Sen. Charles Sumner of Massachusetts was an ardent abolitionist. On the floor of the Senate in 1856, he made a speech in which he castigated Sen. Andrew Butler of South Carolina over his support for slavery.
Butler was not present when Sumner made his speech but his cousin, Rep. Preston Brooks of South Carolina, got wind of it. As the Senate’s historian puts it:
Representative Preston Brooks was Butler’s South Carolina kinsman. If he had believed Sumner to be a gentleman, he might have challenged him to a duel. Instead, he chose a light cane of the type used to discipline unruly dogs. Shortly after the Senate had adjourned for the day, Brooks entered the old chamber, where he found Sumner busily attaching his postal frank to copies of his “Crime Against Kansas” speech.
Moving quickly, Brooks slammed his metal-topped cane onto the unsuspecting Sumner’s head. As Brooks struck again and again, Sumner rose and lurched blindly about the chamber, futilely attempting to protect himself. After a very long minute, it ended.
You can see a reenactment of this in the Drunk History video below.
It amused me that the odious Patton Oswalt aka Constable Bob in Justified played Sen. Sumner.
What got me to thinking about the caning of Sen. Sumner was the behavior of the Democrats in the Senate and Speaker Nancy Pelosi. Twice now the Senate Democrats have stopped passage of a coronavirus stimulus package. This came after they had worked out the details over the past week with the Republican majority.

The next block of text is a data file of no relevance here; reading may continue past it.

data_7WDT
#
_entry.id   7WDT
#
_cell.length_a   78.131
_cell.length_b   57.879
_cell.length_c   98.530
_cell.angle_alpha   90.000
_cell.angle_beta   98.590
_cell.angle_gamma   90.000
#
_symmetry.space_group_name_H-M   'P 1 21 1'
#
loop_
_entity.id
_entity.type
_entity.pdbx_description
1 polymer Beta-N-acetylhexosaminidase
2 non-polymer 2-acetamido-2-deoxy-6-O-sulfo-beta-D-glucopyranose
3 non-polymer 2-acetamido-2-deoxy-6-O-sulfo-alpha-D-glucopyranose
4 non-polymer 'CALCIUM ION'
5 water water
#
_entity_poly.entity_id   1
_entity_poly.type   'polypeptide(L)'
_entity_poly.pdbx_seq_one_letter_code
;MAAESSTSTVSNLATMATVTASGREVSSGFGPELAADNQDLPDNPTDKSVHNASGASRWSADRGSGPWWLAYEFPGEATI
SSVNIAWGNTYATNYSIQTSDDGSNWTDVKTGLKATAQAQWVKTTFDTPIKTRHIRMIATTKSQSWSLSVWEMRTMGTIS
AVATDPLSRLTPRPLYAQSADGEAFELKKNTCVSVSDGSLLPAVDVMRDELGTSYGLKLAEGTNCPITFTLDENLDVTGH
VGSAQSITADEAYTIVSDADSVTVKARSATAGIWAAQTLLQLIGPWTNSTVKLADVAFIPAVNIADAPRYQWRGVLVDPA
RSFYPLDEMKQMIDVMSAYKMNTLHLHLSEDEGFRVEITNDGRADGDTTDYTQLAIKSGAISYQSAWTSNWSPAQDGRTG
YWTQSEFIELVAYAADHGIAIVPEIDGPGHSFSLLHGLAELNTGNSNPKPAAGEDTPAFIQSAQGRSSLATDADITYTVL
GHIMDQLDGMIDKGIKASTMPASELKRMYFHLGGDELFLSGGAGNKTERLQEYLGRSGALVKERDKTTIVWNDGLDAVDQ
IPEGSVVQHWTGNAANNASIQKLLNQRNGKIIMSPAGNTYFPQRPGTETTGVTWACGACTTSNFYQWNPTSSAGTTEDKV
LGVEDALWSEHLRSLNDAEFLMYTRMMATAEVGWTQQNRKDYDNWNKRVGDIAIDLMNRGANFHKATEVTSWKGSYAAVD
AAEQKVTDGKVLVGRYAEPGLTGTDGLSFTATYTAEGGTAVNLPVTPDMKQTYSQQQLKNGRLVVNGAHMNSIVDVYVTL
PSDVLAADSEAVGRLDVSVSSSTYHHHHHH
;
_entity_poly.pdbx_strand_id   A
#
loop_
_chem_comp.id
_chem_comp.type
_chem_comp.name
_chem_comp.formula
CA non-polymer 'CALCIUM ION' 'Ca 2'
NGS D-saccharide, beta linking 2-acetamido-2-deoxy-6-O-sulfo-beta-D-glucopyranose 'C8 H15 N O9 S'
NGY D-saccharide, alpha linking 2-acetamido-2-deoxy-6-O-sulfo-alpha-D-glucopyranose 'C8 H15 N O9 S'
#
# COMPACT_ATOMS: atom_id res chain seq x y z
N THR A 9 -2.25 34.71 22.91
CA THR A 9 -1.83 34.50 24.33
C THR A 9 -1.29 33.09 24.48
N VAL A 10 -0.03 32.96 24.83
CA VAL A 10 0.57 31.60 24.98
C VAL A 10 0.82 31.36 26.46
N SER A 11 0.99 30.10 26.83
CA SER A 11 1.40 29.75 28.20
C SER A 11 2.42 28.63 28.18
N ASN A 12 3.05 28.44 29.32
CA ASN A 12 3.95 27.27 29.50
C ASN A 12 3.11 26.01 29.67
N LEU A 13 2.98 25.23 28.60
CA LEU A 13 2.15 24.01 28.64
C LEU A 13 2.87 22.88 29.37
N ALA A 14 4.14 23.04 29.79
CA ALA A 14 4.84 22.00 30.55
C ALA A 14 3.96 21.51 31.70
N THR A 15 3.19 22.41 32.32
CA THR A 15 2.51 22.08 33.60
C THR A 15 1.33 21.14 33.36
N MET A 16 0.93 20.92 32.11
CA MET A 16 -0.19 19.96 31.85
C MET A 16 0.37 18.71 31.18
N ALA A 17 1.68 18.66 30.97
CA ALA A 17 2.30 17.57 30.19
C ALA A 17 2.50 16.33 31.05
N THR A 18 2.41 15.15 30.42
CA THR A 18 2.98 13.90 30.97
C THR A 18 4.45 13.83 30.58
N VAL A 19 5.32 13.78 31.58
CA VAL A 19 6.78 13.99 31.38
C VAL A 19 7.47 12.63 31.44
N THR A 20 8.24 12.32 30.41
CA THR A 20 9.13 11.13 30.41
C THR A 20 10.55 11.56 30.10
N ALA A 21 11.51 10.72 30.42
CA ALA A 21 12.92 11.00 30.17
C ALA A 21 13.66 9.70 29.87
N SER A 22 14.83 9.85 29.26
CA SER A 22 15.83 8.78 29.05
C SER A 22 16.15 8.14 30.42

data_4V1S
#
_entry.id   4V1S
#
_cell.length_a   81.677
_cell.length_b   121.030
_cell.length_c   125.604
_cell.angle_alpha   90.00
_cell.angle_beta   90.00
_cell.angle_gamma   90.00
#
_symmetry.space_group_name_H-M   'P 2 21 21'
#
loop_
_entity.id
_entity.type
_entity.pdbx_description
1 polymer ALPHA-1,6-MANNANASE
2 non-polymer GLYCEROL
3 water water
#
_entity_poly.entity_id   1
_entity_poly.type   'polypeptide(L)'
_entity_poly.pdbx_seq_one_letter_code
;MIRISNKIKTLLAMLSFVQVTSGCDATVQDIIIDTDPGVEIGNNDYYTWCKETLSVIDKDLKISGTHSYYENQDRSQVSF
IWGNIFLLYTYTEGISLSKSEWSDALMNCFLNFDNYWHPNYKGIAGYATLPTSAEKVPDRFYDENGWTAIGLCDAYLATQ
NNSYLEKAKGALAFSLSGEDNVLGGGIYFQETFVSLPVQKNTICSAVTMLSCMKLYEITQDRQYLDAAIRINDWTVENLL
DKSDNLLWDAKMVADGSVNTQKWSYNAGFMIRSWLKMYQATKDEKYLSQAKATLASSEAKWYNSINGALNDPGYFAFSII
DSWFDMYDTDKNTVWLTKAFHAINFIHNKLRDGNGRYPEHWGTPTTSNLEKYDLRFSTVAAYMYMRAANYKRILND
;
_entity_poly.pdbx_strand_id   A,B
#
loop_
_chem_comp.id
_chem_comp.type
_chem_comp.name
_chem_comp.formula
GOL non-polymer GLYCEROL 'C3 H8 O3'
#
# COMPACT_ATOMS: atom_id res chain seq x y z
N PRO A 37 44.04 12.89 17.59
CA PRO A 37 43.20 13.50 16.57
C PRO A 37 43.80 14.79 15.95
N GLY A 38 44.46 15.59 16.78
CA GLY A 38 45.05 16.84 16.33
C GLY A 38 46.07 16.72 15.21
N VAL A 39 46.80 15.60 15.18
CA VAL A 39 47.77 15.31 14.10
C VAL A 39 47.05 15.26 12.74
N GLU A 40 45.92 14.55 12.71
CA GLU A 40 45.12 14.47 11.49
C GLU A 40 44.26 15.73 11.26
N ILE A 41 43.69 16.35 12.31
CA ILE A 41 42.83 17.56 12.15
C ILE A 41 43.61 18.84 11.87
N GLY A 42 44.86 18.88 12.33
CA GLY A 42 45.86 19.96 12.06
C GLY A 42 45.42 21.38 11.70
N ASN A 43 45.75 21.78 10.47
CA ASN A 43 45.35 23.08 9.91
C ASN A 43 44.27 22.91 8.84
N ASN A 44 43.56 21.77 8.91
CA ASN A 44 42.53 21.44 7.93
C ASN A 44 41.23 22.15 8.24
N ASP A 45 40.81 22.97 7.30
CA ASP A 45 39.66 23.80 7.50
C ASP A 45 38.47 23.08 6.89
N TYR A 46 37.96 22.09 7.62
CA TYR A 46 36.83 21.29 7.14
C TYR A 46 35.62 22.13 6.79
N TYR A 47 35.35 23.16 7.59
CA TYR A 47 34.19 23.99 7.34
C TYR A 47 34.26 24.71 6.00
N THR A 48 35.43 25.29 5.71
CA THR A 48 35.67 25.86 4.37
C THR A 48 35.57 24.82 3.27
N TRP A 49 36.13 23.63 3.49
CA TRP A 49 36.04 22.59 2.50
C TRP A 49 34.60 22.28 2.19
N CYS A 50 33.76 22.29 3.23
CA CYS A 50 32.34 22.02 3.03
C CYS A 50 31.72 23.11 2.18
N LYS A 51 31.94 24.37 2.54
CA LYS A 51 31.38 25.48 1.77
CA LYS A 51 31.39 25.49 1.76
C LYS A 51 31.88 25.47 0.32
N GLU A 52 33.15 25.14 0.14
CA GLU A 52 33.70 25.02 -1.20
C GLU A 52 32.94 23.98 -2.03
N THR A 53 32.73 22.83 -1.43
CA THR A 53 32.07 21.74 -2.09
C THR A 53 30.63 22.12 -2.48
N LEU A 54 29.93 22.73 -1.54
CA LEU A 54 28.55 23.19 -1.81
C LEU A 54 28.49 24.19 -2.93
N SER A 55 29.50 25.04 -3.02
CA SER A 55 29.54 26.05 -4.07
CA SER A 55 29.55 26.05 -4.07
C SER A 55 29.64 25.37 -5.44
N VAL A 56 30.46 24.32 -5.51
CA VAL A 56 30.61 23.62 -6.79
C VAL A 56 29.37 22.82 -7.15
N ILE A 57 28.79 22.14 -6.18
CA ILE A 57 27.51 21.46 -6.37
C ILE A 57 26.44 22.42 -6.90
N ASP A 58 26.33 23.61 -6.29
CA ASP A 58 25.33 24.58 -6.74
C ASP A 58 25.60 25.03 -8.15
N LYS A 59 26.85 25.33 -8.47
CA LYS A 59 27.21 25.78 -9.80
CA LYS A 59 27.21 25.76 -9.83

Pelosi has larded up her so-called package with more agenda items and less stimulus items that will get people back to work and on their feet. As Majority Whip James Clyburn (D-SC) told House Democrats, “This is a tremendous opportunity to restructure things to fit our vision.”
Forgive me for thinking that we need to take a gutta-percha brass-headed cane a’la Preston Brooks to the heads of certain Democrat obstructionists. Of course, I mean this figuratively as voters and not literally. Losing power and the attendant perks would be the worst punishment for most of them.
The actual cane is now on display at the Old State House Museum in Boston.